Politico: But What If Some People Don't *Want* Extra Money?
It's the French single, in case you were wondering.

One of the best parts of the American Rescue Plan is the provision expanding the Child Tax Credit and sending out part of it in monthly installments. As we've noted, it could cut child poverty in half if it's made permanent, which Democrats are pushing to do.

Next month, the first payments will start going out to people who qualify for the expanded benefit, and Politico has an important question: What about people who don't want the extra monthly cash, is anyone thinking of them???? We tried to recall whether there's an actual name for the genre of reporting here, but we'll just call it Politico Shits On A Nice Thing.

Now, it is true that there may be some people who would prefer to get the entire child tax credit in a lump sum when they file their taxes, instead of having half of the credit sent in monthly installments and then getting the rest at tax time. Eventually, several paragraphs in, the story notes that anyone who would rather get the payment all at once will be able to opt out; the IRS will have online instructions for how to do that by the end of this month.

But dang, look at all the ways Politico tries to suggest extra money every month will somehow be a terrible burden, starting with the lede:

The Biden administration is preparing to send money to millions of Americans — including to some who may not want it.

Oh dear, whatever shall they do? (They can opt out.) This is so very problematic!

The explanation of how the expanded tax credit works really tries to suggest the Biden administration didn't think this wacky benefit through, especially as it applies to folks at the higher end of the eligibility range.

But the administration intends to automatically enroll everyone who takes the credit — some 50 million families, earning up to $400,000 — in the monthly payment program unless they opt out.

That may come as a surprise to many, and not a welcome one — particularly to people who aren't low-income — because it could come back to bite them at tax time.

"They might have a smaller refund in the spring or they might end up owing some of this money back," said Elaine Maag, an expert on the initiative at the Tax Policy Center.

"That will probably annoy some people."

So they will have to opt out. You just said they can opt out.

The piece also notes that some lower income earners may actually prefer to get the benefit in a single lump sum at tax time. Know what they can do? They can opt out and ask to get it that way!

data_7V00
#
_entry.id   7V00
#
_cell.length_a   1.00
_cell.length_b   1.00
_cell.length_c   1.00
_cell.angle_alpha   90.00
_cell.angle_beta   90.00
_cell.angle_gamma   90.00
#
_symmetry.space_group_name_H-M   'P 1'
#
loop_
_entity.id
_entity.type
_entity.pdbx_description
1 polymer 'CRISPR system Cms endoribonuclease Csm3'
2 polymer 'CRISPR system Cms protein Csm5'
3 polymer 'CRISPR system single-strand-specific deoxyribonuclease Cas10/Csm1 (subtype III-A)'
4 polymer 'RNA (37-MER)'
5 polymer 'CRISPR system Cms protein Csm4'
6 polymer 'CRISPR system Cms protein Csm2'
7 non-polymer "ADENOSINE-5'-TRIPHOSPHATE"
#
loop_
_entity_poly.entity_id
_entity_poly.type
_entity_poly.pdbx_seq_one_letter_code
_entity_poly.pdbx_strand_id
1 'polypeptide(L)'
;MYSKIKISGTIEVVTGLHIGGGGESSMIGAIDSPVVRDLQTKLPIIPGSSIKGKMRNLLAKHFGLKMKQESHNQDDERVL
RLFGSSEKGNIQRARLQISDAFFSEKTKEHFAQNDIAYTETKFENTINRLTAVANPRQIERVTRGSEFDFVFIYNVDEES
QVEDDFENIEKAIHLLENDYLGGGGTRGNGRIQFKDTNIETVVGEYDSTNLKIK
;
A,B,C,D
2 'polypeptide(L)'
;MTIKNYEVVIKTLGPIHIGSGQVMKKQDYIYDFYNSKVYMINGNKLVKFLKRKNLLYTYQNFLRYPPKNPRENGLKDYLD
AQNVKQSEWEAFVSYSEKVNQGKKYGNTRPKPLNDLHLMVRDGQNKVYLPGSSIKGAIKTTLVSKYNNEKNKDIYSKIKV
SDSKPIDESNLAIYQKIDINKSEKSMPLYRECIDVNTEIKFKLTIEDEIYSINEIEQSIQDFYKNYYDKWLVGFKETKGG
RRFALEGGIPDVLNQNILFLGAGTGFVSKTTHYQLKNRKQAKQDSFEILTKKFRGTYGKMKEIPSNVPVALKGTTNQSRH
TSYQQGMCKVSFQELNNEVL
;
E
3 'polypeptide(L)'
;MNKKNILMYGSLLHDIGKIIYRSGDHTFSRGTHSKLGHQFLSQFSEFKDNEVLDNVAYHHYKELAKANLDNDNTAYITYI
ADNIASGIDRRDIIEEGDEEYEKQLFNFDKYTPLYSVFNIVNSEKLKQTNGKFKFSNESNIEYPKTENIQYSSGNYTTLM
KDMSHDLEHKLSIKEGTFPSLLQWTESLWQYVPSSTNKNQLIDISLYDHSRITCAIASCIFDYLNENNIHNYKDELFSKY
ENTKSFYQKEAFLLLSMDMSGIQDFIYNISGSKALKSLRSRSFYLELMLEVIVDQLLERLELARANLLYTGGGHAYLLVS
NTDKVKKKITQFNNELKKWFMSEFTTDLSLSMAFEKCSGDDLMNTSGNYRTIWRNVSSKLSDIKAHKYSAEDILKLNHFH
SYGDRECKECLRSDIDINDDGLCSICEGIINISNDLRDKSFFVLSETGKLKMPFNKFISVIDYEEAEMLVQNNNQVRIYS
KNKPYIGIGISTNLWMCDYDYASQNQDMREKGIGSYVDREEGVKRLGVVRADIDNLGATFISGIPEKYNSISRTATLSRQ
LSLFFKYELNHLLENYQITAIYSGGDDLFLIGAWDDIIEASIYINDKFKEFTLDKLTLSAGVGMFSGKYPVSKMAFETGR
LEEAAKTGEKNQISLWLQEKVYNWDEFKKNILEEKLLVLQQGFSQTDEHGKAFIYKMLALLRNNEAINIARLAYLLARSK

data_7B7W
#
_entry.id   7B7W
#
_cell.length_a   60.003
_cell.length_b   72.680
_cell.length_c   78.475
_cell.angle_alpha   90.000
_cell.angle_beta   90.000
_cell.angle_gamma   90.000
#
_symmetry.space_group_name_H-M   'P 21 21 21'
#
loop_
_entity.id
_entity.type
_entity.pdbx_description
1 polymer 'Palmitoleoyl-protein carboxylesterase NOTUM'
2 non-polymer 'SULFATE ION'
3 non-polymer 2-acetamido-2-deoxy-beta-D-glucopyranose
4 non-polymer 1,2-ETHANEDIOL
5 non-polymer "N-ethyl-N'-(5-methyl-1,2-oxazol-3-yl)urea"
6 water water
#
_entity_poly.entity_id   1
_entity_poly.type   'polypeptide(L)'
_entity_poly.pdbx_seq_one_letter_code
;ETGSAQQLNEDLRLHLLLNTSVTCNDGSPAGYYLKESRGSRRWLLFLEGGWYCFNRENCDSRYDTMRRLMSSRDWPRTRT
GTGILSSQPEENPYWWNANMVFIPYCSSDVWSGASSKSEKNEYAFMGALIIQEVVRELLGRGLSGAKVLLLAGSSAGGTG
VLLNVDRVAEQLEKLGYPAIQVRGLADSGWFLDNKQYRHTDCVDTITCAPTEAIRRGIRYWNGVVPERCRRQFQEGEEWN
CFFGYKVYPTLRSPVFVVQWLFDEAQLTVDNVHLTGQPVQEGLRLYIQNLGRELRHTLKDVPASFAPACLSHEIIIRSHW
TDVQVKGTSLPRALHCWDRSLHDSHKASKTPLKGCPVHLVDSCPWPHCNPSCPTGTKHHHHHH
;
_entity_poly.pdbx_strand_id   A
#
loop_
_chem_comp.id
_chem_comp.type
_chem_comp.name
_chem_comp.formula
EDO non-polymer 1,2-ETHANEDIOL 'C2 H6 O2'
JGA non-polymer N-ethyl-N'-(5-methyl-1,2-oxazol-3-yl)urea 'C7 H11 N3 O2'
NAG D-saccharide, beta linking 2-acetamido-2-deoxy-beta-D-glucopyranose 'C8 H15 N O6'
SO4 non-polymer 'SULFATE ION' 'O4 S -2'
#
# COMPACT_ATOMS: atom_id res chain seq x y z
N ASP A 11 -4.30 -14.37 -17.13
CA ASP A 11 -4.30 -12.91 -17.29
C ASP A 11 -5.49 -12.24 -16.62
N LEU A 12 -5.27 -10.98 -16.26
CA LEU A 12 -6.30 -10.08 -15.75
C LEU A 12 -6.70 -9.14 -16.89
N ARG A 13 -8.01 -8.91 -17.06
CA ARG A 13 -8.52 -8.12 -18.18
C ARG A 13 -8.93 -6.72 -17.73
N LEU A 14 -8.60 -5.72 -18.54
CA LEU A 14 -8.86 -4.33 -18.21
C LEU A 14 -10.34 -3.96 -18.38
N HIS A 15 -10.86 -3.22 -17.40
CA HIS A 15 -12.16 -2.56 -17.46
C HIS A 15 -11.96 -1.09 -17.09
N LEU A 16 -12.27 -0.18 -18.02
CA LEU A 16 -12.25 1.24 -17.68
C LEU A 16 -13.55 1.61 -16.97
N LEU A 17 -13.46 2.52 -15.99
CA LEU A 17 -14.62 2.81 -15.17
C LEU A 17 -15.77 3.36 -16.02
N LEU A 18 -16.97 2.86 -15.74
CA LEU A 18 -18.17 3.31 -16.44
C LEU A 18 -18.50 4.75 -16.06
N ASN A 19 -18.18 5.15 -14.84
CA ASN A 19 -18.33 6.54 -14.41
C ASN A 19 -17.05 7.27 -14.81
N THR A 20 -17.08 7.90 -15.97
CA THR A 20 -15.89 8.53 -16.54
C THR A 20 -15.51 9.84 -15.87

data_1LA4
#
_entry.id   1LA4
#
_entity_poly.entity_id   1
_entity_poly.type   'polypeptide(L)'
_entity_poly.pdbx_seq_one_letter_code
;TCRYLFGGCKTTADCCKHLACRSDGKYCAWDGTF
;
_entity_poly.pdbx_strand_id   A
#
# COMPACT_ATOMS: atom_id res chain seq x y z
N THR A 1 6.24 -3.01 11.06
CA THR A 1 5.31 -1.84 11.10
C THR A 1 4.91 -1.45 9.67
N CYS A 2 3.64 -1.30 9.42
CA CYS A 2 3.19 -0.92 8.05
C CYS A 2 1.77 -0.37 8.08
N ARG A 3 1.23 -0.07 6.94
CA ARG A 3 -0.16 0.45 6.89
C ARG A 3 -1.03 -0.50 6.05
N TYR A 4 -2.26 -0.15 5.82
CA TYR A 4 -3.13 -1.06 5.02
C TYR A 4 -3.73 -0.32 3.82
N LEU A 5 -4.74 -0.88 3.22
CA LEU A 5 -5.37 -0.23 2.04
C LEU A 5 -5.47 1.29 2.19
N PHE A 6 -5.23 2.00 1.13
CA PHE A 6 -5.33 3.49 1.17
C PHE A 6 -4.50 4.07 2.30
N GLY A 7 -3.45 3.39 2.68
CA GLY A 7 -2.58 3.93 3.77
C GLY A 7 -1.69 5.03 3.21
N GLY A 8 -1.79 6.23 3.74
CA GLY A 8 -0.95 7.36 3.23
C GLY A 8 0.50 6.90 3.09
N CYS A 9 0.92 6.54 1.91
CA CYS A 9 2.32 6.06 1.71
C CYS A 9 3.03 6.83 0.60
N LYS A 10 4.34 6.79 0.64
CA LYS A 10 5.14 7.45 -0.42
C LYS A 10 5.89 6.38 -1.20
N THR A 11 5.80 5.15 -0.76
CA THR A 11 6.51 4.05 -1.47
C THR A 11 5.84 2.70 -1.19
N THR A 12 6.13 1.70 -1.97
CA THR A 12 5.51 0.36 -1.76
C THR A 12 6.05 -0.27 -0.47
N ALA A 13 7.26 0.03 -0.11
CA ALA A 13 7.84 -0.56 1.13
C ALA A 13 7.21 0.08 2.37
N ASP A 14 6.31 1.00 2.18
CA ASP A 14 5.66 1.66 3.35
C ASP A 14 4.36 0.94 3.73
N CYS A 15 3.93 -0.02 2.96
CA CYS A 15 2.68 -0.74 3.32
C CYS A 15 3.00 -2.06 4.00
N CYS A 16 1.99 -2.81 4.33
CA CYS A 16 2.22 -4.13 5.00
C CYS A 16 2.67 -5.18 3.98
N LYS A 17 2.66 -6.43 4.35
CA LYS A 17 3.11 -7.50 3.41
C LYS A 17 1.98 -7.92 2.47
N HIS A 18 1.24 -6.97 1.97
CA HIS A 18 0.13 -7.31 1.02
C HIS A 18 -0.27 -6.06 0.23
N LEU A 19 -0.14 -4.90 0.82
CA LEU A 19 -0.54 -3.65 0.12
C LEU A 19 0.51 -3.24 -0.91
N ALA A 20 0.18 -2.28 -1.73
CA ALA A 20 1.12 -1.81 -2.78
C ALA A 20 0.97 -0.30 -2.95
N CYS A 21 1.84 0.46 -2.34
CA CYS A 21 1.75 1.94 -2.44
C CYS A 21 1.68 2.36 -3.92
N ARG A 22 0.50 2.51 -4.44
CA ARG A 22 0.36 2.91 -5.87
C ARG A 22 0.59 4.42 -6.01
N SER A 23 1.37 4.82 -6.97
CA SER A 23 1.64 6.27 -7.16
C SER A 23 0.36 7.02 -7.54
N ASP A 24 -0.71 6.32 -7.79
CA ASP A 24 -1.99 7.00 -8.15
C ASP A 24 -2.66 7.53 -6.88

But did you know that money is complex? The fact that some people would rather not get monthly payments, we're told,

underscores how the decision on whether to participate in what is a signature initiative of the administration can be more complicated than it appears — turning on people's individual circumstances as well as their personal preferences.

What's more, the story also takes its sweet time getting to the details on who exactly might find extra money every month a great big pain in the ass. About halfway through, the story notes that the monthly payments "are primarily designed to help low-income people with unexpected expenses throughout the year, and they will get the biggest increases in payments." Plus it's fully refundable, meaning it goes to those who were too poor to receive it before, because they didn't earn enough to pay federal taxes.

And the benefits really are quite good, for those getting the fully expanded credit, which was boosted from $2000 per child to $3600, for kids under the age of six, or $3000 for kids six and up. That's the increase for couples making up to $150,000 a year, at least.

See what Politico did there? It kind of lets you figure out by yourself that those who'll be "inconvenienced" by the additional money are folks who have higher incomes — up to $400,000 a year — and will see proportionally smaller monthly checks, based on their annual income. But if they don't want those small monthly payments, they can opt out.

If you read nearly to the end, you'll finally find out who'll be burdened the most by the monthly payments: Folks who make enough money that they don't even qualify for the expanded benefit! These are literally the last three paragraphs of the story:

About 20 percent of families receiving the credit make too much money to qualify for the newly expanded credit — they will continue to receive the underlying, pre-2021 credit, doled out in monthly installments. A couple with two kids making $300,000, for example, can expect to receive $333 beginning next month.

But they may not need the money or even realize that it's coming. And taking those payments now means they won't be able to use it later to reduce their tax bills next filing season.

"If you're above those income thresholds and you're not getting any additional child tax credit, then maybe you don't want to mess around with it," said Maag.

Gosh, if some really well off people don't opt out, which they can do quite easily, they will be unable to reduce their tax liability by some amount that's not stated here.

Will no one think of their struggle?

But if you know folks who don't make enough money that they have to file federal taxes, make sure they know they can sign up for the enhanced child tax credit right here. Then they too can complain to Politico about having extra money to pay the bills each month.

[Politico / IRS]

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Doktor Zoom

Doktor Zoom's real name is Marty Kelley, and he lives in the wilds of Boise, Idaho. He is not a medical doctor, but does have a real PhD in Rhetoric. You should definitely donate some money to this little mommyblog where he has finally found acceptance and cat pictures. He is on maternity leave until 2033. Here is his Twitter, also. His quest to avoid prolixity is not going so great.


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